I’ve been thinking about trust recently after hearing two heartbreaking leadership stories:
If I Trust You, You’ll Cheat Me
In the first, the head of an organization’s branch sent out a message through his managers: no remote work during the holidays, even though the facility itself was essentially closed. As this message was shared, you could feel the deflation in morale across the entire branch.
Staff correctly interpreted this rule as a vote of no confidence. You’re all cheaters and I don’t trust you to get anything done. You’re just going to take vacation days and not document them. I don’t trust you unless I can see you are working. Making the situation worse, the message was phrased in a way that implied it was a worldwide rule. When word got out that other facilities were shutting down for the holidays or giving days off, it destroyed staff morale and exposed this manager’s lack of trust.
If I Trust You, I’ll Fail
In the second, a leader under pressure from her bosses turned her frustration on her team. The team had delivered a successful program a month before, except in the leader’s mind the success was due to her taking over the program halfway through planning. In her narrative, the team had let her down, and she had saved the day. She hadn’t trusted her team to deliver, so she did “all” the work herself.
She shared her perspective in surprise conversations with each team member. One described it as an ambush. Another reminded the boss that she had never even celebrated the completion of the program by thanking the team for its hard work. The boss’ response: there was nothing to thank the team for.
By getting stuck thinking of herself as the savior, she shrunk as a leader. She lost sight of the needs of her team, their talents, and their substantial work that she had simply repackaged into the final program. In situations like this, a cratering of morale isn’t the only result. They can be triggers for the disintegration of the team itself.
When trust disappears, it can cost organizations their very lives.
Being A Leader When Trust Falters
There are schools of thought that it is the employee’s job to earn trust from the manager. It’s just the opposite. It’s the manager’s job to cultivate trust.
Noticing you’re not trusting your team? As a leader, it’s your job to fix it.
Leadership means taking responsibility for the situation. And here’s a key point many leaders forget: responsibility doesn’t mean doing everyone’s work for them. If you’re doing that, you’ve surrendered responsibility. By doing it all, you’ve relieved your team of expectations and weighed yourself down with work that isn’t yours.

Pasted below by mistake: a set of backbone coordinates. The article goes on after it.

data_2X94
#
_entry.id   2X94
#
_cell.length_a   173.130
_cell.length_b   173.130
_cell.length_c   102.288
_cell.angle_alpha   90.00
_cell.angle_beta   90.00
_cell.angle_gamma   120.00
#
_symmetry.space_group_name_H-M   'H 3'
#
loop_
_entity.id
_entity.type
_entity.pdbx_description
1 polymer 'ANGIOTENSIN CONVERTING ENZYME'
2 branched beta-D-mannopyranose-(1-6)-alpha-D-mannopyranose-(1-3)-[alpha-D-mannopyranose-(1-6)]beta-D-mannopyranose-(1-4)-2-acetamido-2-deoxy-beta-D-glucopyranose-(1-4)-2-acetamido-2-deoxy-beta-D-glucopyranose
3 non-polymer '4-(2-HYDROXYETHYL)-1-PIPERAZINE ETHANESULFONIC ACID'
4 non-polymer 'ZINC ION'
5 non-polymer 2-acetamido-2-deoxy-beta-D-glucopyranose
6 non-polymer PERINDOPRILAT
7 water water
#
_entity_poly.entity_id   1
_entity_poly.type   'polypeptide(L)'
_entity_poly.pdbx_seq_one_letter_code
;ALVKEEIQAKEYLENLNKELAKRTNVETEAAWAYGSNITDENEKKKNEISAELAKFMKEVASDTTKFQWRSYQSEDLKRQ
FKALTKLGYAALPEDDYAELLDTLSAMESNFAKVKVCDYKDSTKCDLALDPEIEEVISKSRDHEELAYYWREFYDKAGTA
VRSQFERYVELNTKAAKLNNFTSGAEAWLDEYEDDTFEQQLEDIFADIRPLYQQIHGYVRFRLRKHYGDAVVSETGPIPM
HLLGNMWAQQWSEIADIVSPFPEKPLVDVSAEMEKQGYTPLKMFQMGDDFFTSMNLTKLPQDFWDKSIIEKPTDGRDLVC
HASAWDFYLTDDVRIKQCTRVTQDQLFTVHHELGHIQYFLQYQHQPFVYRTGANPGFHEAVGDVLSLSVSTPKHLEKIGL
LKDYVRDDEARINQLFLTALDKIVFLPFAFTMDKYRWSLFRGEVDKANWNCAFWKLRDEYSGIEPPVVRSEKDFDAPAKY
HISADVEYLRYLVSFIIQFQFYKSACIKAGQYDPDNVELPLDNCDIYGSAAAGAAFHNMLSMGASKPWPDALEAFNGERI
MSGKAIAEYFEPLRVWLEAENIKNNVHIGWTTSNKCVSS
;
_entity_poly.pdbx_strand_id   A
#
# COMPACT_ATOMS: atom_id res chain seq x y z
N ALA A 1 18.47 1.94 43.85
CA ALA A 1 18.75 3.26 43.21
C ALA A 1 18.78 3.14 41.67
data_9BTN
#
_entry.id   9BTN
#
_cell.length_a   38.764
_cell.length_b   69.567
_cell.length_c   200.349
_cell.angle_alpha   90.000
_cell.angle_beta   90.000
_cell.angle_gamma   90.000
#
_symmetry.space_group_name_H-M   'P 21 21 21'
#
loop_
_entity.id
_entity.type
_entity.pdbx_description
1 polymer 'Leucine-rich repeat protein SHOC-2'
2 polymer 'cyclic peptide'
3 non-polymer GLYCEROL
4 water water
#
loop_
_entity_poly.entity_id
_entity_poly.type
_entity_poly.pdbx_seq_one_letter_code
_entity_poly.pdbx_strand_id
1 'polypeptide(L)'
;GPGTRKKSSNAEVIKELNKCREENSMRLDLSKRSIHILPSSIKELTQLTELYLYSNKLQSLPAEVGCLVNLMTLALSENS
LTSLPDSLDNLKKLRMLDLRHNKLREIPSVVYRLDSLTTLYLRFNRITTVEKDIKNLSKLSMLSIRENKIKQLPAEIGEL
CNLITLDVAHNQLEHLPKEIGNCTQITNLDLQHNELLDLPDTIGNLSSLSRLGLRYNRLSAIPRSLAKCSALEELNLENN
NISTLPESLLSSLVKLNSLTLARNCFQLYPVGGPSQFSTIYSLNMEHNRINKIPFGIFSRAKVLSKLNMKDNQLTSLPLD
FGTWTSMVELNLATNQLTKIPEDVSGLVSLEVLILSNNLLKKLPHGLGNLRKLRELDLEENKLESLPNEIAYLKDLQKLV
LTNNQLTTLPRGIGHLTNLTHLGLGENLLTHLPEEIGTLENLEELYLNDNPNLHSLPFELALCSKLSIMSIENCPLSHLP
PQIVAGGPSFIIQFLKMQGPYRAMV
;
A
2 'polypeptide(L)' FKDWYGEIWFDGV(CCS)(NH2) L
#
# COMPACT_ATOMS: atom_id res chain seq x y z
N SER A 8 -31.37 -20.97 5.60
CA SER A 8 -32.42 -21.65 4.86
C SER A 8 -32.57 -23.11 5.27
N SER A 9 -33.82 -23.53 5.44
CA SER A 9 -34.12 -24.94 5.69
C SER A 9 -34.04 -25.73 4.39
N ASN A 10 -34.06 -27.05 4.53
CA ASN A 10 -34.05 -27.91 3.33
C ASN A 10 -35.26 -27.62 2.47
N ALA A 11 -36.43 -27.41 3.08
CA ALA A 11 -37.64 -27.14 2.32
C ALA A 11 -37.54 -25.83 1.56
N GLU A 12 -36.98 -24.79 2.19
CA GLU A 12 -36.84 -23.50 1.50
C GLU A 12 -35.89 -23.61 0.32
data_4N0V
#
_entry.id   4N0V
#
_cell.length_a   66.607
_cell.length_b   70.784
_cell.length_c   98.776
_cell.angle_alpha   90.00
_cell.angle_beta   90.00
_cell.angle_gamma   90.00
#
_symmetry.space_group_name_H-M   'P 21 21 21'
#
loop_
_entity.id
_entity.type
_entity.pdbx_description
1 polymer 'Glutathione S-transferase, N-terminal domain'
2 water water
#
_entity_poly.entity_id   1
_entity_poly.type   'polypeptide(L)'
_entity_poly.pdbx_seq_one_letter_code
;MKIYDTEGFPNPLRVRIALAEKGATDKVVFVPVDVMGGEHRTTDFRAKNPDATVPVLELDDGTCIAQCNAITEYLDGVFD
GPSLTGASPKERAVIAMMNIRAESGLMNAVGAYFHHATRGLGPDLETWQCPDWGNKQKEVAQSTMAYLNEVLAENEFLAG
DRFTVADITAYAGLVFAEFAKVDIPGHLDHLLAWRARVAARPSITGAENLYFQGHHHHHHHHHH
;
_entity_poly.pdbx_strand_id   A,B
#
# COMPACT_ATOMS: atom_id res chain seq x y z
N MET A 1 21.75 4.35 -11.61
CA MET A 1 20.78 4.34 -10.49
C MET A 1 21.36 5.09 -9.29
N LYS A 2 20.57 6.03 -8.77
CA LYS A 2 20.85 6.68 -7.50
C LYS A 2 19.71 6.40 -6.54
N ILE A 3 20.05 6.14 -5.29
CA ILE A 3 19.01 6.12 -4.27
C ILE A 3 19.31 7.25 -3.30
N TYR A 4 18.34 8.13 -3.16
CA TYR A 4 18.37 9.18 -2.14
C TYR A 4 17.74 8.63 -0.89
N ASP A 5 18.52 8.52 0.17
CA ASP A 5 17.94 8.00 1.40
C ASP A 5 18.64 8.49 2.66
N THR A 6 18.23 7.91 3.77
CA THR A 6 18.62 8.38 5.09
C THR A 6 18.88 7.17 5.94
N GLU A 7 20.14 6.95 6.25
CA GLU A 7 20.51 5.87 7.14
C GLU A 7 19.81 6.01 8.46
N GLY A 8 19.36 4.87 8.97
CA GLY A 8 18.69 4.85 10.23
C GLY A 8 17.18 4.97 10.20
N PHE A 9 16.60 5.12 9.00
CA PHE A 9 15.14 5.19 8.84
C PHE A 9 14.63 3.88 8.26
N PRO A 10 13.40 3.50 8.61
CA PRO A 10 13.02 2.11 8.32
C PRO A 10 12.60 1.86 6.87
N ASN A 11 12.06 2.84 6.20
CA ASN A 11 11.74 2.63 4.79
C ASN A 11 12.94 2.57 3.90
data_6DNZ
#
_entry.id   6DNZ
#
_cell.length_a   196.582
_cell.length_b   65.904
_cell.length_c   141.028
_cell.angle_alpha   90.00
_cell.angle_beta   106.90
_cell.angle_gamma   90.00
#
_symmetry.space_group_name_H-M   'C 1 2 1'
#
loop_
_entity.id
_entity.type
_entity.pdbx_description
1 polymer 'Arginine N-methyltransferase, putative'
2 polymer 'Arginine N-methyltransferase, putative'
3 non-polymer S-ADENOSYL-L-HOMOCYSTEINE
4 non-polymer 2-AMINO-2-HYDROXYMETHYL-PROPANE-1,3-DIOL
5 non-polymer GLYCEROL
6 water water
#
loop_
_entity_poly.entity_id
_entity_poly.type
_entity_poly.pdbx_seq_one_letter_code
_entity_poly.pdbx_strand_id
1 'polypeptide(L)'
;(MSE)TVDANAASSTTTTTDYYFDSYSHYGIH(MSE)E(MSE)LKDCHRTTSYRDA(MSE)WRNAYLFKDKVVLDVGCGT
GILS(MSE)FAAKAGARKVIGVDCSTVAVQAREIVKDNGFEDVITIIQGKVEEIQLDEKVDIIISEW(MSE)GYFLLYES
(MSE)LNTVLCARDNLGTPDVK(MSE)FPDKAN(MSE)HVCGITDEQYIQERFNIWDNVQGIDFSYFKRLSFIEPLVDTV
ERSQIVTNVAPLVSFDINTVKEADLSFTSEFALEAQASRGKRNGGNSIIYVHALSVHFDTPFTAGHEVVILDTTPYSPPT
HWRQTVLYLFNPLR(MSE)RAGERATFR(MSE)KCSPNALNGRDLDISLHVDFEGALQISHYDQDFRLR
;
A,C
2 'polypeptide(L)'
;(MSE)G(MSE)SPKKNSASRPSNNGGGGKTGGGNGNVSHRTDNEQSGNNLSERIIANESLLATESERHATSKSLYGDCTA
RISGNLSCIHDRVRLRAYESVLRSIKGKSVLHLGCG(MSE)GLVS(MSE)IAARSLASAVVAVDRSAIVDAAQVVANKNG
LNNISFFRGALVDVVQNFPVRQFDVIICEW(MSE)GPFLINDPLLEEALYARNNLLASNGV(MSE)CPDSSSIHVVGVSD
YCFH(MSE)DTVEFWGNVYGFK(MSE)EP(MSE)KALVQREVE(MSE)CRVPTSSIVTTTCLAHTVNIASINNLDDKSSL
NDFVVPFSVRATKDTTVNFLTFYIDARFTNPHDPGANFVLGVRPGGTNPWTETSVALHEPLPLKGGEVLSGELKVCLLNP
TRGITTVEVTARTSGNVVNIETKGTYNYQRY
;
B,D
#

The boss in our second story shared that she felt like if she didn’t do all the work, she could never ensure that there would be a positive result. I empathize with the pressure she felt, and I thirst for her to see the greater possibilities of letting go of control: the wonders of using the full talents of the team, and the incredible upside of chaotically unexpected insights.
Your work is building teams and team behavior that create results. And trust.
This is the point where some team leaders are thinking “I can’t imagine ever trusting my team.” What if you did anyway? What if there is no way to actually be a compelling leader than to trust your team when you’re not sure you can?
Like our leader above. What if she set aside her perspective of “I can’t trust” and trusted her team to kick ass on the next project? What if she practiced expert management to maximize their talents? It might feel terrifying at first. There aren’t even any guarantees that the project would work out. What I know is that the team would be stronger at the end and more ready with each succeeding challenge.
Trust is always there to give, even if you don’t feel it.
That sounds hard. Yup. Sounds that way, and with practice it can feel easier. Amateur leadership is easy and ineffective. World class leadership cares enough that stepping up to “impossible” challenges is the only option.
So how do we fix things when we’ve lost trust?
The solution comes down to courage and communication. It’s courageous leadership to hold back and not blame your team members for the situation. It’s courageous leadership to look deeply at the situation, be honest about your role and imagine what positive contribution you can make. And it’s courageous leadership to make that contribution.
More often than not, it’s going to be about communication designed to elevate the skills and leadership capacity of each member of the team. Diplomatic communication. Nonviolent communication. Some of your team members may not yet have the communication skills needed to thrive with you, and your challenge is to communicate anyway and support their growth. Becoming a better leader means summoning more courage and expanding your own willingness to communicate effectively, in service of trust.
And yes, sometimes it’s not going to work out. Sometimes people are not ready to contribute at the level needed by the team. Sometimes people are not ready to be trustworthy. And your team needs you to replace them, but only after you have shown tremendous leadership in owning the situation.
Trust Is Everyone’s Job
One more thing. This is for all of us on teams who are relieved by this article, that it’s the boss’ responsibility to fix things. Let’s go back to this statement from earlier: there are schools of thought that it is the employee’s job to earn trust from the manager. It’s just the opposite. It’s the manager’s job to cultivate trust.
I take that back. Leadership is the responsibility of every team member. So if you’re noticing something is off, look courageously at the issue and communicate to create the working experience you envision for the team.